Friday 16 November 2012
The European Commission (EC) appears to have listened to the concerns of businesses where gender equality in the boardroom is concerned.
This is the view of Katja Hall, chief policy director of the Confederation of British Industry, who says the latest EU plans have the right focus.
She explained that they centre on the need to improve boardroom diversity, while allowing firms to recruit the best candidates from the widest possible talent pool.
Rather than setting quotas for the number of women in the boardroom, the EC has outlined a 40 per cent objective for female non-executive directors on the boards of listed companies.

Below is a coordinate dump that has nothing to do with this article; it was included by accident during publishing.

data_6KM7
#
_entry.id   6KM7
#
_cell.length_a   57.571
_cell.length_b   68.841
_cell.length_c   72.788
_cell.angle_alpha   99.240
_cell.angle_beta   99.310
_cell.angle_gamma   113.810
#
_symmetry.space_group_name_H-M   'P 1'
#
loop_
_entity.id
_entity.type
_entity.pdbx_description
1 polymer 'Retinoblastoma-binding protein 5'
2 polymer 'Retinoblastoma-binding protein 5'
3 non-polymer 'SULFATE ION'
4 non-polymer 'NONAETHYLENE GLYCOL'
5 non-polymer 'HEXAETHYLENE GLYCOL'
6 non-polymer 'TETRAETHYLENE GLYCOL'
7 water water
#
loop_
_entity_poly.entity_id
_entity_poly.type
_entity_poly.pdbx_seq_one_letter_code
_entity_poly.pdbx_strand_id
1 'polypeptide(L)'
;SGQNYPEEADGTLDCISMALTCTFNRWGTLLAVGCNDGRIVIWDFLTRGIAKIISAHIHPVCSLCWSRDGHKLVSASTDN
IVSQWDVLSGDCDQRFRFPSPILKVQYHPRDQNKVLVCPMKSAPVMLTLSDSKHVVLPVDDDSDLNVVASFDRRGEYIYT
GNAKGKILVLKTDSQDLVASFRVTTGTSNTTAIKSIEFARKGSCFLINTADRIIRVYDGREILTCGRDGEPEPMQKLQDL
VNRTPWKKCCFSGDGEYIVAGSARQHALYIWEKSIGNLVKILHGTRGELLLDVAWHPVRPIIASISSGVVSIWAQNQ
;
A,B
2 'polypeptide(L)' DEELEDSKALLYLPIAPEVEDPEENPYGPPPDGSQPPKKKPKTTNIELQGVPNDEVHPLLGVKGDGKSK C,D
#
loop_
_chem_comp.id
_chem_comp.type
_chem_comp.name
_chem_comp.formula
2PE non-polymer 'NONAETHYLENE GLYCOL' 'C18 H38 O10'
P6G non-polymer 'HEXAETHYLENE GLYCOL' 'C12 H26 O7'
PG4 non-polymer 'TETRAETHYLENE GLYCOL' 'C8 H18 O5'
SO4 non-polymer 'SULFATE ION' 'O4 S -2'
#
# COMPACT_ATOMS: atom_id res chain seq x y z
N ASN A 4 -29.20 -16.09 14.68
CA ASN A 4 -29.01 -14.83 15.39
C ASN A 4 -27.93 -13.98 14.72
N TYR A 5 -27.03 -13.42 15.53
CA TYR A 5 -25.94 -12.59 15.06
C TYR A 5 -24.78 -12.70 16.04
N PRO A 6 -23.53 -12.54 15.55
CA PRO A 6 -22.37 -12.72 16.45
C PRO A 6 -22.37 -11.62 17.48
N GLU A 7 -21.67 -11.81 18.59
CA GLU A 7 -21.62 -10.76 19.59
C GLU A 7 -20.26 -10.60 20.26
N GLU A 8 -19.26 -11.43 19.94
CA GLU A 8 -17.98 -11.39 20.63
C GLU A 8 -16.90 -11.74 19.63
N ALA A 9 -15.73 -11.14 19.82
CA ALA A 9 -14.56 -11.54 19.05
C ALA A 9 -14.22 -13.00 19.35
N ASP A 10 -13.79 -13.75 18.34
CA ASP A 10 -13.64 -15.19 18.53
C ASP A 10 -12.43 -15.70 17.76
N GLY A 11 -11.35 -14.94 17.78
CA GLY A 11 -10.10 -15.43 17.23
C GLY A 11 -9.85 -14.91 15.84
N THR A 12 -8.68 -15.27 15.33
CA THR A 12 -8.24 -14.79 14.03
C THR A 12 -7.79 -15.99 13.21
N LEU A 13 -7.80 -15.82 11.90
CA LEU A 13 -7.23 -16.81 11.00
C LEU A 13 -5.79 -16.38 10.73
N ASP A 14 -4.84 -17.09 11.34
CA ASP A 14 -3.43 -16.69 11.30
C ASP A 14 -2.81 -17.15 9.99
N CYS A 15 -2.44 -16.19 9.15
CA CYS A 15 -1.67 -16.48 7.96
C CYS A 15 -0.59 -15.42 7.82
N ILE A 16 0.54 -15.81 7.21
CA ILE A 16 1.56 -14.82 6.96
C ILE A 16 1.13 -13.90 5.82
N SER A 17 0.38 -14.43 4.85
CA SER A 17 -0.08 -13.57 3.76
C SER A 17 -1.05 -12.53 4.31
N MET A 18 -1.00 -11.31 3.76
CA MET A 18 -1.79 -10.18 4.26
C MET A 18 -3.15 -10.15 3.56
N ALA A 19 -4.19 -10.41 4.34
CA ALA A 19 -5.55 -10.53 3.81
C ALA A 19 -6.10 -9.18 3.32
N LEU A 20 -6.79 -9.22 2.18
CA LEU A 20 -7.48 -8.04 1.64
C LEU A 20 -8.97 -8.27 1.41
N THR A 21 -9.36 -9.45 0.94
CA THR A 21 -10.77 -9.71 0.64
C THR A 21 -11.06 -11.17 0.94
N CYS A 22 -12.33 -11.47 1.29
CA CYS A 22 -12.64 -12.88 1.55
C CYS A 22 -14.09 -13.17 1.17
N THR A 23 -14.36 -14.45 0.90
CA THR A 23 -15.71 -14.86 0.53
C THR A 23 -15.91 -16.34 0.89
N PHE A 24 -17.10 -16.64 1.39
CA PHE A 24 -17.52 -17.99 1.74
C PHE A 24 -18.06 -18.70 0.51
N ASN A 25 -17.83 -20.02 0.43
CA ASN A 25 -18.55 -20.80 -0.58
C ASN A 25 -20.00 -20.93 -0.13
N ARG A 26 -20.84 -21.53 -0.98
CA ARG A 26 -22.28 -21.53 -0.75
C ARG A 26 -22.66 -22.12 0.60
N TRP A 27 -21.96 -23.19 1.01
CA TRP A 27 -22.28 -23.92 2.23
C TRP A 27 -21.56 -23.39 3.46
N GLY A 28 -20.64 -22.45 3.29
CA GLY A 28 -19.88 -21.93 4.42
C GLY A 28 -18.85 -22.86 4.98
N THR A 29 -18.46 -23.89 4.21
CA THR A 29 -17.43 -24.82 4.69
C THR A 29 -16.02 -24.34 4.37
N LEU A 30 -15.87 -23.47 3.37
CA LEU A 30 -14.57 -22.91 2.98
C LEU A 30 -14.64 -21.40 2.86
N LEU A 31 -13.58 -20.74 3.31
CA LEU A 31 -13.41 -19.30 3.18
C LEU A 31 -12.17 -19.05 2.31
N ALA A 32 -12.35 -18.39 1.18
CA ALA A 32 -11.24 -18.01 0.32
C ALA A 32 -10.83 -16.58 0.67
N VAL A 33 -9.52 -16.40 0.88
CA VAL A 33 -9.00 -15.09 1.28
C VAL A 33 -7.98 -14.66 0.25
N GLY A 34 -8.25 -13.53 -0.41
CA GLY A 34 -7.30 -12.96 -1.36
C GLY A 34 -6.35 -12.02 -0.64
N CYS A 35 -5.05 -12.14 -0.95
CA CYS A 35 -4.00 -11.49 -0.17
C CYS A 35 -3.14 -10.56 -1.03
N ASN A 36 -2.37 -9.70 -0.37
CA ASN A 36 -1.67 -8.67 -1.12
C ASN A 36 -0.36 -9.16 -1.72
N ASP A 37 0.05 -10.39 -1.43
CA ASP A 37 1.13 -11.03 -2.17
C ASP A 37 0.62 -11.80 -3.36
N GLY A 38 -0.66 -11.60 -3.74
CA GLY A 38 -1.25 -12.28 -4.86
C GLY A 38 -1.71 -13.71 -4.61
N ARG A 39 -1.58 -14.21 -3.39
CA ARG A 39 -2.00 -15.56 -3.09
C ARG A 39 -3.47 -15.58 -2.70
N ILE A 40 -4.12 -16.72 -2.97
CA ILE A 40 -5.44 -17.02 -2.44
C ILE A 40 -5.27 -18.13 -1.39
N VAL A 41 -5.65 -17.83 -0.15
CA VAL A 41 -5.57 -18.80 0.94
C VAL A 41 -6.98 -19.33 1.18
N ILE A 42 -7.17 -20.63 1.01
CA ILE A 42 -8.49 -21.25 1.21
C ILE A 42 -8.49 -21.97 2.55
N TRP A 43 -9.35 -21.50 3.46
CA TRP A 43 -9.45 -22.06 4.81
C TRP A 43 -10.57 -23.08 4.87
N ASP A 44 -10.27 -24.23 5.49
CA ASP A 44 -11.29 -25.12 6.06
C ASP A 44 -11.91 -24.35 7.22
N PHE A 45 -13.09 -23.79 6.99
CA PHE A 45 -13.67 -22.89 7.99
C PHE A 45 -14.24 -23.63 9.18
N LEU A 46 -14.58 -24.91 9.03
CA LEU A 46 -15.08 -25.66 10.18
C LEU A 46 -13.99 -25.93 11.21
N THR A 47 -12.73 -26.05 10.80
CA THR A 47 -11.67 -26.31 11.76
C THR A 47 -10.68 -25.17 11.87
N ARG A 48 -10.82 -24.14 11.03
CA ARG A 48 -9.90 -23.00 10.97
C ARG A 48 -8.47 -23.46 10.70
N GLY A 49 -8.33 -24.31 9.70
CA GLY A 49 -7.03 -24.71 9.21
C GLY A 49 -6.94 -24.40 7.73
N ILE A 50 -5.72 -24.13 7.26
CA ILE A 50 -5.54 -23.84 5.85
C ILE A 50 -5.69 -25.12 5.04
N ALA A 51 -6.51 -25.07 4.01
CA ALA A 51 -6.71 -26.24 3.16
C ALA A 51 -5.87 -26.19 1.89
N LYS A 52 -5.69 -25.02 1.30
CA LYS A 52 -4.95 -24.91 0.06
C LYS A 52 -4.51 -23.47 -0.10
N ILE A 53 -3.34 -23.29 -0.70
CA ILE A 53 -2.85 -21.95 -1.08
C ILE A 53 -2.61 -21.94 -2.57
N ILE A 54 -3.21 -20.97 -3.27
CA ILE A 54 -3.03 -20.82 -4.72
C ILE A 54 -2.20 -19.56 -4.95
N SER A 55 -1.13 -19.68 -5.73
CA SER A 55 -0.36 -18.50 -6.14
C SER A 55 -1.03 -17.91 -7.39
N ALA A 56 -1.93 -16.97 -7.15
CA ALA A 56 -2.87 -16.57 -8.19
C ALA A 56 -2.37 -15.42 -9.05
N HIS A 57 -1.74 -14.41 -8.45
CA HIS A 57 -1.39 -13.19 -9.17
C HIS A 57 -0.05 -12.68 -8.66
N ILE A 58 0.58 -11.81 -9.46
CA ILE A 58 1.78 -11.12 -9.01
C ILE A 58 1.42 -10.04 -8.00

Companies are being urged to meet this target by the end of the decade, but will have more leeway than some had originally feared.
Ms Hall claimed that increasing the number of women in boardrooms is important for businesses, who know that gender diversity brings greater creativity, higher performance and better customer insight.
"That is why firms are already taking action to increase the flow of women to the top, such as targeting mentoring schemes at women and offering flexible working," she stated.
The EC says that, at present, 85 per cent of all non-executive directors in FTSE 100 companies are male.
Posted by Dan Smith